Letting my mother go.

My relationship with my mom was complicated but I’m guessing if you’re a woman, chances are you can relate.

I was born in 1965 to a 37 year old mother and 42 year old father which is so common in today’s world but back then?  Not so much.  If you had a lot of kids it wasn’t unusual but there were only three of us.  My siblings were 11 and 15 when I was born and my dad was on the road all week for work.  My brother left for university when I was three and my sister got married when I was six and it was just mom and I for most of my life.

I don’t have a lot of memories of my childhood but thankfully I don’t have any really bad memories of my younger years.  By the time I was about nine my mom was going through menopause, we lived in London, Ontario and the sexual interference from my father had started.  She didn’t seem to know anything was going on and subconsciously I resented her for that.  She should have known; she was supposed to protect me.

When I was young, I was full of energy and loved to sing and dance and entertain.  I was quite a chatterbox and my mom was always trying to get me to quieten down.  That’s when it started.  She tried to get me to be a “good girl”; be quiet and do what I was told.  You know … be seen but not heard.  She consistently told me to “stop holding the floor” and being so self-centred.

I developed really young … in a training bra at nine and my period started at ten.  Thankfully she had an honest conversation about periods and gave me a couple of books to read as well.  That’s when it all started.  I was always too fat, too thin, my hair was too long, too short, too dark, too blonde.  My tops were too low cut or too tight; my skirts too short.  At thirteen I was a 36DD and boy did I attract attention from the guys … of all ages.  Then I started modelling school  at fourteen and my makeup was too heavy and I dressed too maturely.  It seemed that no matter what I did she was never satisfied.

She didn’t like most of the boys I dated; most of whom were quite a bit older than I was.  I dated a black, 19 year old British guy (it wasn’t his age that was the issue … my father was very racist), then lost my virginity at 13 (she didn’t find out for several years) to another guy.  I tried so hard to please her but  it seemed like I was always trying and never succeeding.

But it wasn’t all bad; we had fun too.  When I was young we would have tea parties and play dress up.  I would jump into bed with her for a bit in the mornings to just chat … I did that from time to time until I was married and living in my parents basement and she was in her 70’s.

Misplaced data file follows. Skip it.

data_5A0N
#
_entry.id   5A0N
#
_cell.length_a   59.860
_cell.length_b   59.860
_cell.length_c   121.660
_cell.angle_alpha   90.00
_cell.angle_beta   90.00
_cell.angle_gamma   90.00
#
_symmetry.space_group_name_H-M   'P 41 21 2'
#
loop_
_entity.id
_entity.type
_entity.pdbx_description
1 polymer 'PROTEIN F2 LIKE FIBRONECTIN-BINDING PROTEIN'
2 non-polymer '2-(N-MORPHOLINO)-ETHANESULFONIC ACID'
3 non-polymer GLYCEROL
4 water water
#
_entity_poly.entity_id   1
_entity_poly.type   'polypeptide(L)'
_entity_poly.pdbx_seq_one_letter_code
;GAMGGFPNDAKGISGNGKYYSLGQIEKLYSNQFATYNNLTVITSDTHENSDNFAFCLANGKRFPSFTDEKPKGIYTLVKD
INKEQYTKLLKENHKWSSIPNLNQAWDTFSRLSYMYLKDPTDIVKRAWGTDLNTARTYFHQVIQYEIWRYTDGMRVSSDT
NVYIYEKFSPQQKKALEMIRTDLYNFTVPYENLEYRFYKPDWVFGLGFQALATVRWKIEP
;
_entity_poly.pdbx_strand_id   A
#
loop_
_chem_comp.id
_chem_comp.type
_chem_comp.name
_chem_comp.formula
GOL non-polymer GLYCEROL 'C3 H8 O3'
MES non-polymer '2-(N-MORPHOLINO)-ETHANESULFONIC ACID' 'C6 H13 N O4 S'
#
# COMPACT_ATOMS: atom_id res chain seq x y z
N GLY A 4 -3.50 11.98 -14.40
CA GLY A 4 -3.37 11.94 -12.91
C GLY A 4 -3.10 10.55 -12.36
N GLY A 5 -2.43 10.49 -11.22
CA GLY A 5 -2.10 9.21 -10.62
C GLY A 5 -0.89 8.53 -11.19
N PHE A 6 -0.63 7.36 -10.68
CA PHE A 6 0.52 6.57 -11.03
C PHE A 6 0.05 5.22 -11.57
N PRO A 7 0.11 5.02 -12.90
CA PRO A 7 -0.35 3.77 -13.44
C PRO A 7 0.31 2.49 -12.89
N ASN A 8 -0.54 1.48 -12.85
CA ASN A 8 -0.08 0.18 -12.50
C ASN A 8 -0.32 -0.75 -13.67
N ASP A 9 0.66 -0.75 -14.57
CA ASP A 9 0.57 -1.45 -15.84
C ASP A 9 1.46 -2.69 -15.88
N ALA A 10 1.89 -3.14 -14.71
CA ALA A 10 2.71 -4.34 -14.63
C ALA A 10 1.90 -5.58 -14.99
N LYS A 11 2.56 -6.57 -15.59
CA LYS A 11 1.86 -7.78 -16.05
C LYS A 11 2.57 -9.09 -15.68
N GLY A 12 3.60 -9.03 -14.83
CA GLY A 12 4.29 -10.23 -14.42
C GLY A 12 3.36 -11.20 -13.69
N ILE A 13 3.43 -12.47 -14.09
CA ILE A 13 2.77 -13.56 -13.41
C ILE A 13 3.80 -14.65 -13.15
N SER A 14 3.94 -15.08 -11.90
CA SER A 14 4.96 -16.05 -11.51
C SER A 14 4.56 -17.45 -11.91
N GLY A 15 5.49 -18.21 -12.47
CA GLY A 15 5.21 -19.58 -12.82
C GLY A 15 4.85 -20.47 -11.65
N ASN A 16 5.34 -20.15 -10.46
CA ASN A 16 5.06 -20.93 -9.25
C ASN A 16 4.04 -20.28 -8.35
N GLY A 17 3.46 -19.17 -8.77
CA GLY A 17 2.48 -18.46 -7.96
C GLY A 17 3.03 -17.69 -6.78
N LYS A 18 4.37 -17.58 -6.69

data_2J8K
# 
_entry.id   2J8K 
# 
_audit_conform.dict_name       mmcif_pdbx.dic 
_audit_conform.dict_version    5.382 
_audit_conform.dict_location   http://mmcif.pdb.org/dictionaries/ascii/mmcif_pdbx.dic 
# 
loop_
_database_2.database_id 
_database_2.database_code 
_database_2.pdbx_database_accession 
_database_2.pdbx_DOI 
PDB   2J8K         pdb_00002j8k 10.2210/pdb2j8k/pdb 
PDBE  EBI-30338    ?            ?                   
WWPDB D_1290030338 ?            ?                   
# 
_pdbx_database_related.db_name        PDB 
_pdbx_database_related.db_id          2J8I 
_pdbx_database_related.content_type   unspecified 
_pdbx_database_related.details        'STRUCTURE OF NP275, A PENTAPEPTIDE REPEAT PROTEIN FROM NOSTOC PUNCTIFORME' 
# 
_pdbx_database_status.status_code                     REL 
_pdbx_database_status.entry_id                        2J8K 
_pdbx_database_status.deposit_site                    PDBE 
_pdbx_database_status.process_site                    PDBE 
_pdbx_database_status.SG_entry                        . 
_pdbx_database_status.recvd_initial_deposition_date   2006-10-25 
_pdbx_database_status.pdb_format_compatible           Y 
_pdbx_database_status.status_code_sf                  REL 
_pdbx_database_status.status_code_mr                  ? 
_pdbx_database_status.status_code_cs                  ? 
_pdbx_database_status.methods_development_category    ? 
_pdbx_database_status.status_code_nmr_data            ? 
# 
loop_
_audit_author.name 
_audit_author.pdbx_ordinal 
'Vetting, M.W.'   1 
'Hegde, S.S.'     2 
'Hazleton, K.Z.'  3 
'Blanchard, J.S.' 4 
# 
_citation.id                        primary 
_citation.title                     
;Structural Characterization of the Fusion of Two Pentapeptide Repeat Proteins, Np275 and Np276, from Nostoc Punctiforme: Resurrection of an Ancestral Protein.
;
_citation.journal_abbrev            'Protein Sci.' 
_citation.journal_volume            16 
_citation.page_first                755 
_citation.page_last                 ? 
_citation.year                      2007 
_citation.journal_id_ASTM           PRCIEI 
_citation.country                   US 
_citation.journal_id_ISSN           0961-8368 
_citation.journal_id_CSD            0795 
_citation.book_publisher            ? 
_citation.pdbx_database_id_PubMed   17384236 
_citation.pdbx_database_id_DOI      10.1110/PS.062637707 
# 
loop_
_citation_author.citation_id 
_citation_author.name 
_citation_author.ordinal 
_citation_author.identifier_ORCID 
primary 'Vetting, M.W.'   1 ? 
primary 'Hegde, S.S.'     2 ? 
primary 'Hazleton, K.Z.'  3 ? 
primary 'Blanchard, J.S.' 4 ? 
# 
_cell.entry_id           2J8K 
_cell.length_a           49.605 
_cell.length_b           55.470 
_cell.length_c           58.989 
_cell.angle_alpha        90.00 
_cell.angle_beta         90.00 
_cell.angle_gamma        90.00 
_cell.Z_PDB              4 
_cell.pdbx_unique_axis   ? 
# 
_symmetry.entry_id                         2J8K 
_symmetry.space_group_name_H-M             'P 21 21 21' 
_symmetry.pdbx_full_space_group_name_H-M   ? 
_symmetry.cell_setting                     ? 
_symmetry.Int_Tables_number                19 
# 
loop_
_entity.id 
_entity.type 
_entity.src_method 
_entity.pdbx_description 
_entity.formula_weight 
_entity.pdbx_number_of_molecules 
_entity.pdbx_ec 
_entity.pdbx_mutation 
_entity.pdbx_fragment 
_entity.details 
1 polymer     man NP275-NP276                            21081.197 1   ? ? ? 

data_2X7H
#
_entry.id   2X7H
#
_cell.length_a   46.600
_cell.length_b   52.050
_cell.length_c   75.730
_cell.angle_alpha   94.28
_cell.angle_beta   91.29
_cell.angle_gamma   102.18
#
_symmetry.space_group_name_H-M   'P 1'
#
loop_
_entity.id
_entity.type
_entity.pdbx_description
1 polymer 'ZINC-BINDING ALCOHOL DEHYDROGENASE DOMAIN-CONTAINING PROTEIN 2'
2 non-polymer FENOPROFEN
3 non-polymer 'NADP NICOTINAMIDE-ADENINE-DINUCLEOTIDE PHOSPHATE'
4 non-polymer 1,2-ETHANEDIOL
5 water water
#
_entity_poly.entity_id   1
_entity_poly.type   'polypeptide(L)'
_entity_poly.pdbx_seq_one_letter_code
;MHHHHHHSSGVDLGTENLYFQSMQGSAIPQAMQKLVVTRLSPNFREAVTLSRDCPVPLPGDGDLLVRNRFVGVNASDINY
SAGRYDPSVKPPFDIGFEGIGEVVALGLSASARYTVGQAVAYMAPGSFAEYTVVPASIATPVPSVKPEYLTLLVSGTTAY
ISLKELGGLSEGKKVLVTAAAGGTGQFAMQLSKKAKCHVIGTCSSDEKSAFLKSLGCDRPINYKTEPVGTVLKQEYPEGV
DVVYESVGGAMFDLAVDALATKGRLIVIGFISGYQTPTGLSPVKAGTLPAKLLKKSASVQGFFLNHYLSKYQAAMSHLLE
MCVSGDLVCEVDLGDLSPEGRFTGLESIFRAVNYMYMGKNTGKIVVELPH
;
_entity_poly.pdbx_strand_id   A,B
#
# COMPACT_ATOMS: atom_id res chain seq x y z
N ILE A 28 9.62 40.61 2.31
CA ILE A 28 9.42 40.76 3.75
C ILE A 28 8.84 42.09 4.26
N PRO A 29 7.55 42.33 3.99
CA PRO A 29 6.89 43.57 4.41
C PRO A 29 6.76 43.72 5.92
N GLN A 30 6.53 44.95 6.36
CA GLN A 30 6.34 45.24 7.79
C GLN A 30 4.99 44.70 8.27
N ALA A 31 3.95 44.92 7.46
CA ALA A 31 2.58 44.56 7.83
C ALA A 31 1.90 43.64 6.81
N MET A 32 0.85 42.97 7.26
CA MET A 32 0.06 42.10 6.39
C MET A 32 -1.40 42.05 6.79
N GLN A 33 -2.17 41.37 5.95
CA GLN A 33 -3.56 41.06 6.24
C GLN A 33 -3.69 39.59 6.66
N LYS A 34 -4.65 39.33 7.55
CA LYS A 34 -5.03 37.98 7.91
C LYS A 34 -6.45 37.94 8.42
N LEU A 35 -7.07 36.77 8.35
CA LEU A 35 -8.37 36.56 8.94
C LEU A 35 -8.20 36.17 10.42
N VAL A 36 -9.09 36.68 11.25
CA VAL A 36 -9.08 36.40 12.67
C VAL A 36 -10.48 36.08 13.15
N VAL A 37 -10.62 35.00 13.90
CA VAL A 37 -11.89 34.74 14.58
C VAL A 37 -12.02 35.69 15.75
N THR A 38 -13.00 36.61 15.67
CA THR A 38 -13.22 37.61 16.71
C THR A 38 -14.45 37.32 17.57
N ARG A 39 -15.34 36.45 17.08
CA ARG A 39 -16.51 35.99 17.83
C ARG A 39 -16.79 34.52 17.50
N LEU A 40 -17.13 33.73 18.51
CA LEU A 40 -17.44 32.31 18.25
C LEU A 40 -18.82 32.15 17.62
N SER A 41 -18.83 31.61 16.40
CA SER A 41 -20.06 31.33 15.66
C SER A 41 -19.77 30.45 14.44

She had a long list of health issues and by the time she was 75 the dementia had progressed to the point where she had to move to a nursing home.  It was the hardest decision of my life and I felt an enormous amount of guilt althoughI don’t think I ever acknowledged that until just now.

When she died, she was alone in the nursing home;  I could have been there.  I went to see her the day before but she wasn’t responsive.  The next morning (it was a Saturday and of course we had to have our usual routine of breakfast, latte and chilling) and hadn’t gotten going until it was too late.  I received a phone call at 10:00 am telling me she had passed.  Her biggest fears were ending up in a home and dying alone, both of which came to fruition.

She’s been gone almost 14 years and it wasn’t until today (June 27th) that I realized she was still in my head. I have been holding myself back (unconsciously) because I allowed her to stay in my head telling me I wasn’t good enough; that I was too much and I should stop being selfish and self-centred and to stop seeking attention.

I resented my mom for a lot of years … I wanted to break free from her.It wasn’t until this morning when I was thinking about how people’s faces light up when they see me that it hit me.  I’ve been putting myself down for so many years even when I’ve come across as being confident (which I’ve done for so long it’s ingrained in me).  I was always “too much” for her … and most of my family.I had lost myself.

It was like lightening struck … and I realized I needed to finally let her go and get on with my life.

I’ve done a ton of work on myself in all areas of my life; this was one area I had unconsciously avoided.  It’s time to FINALLY step into my power and just be myself with no apologies.  I let her go finally today and the timing is perfect.  Tomorrow is the new moon; a time for new beginnings.

At the end of the day I believe my mom did the best she could with what she had.  I don’t resent her anymore; I thank her for pushing me to be a strong independent woman and for that I will always be grateful.

Goodbye mom; be at peace.  I know I am.

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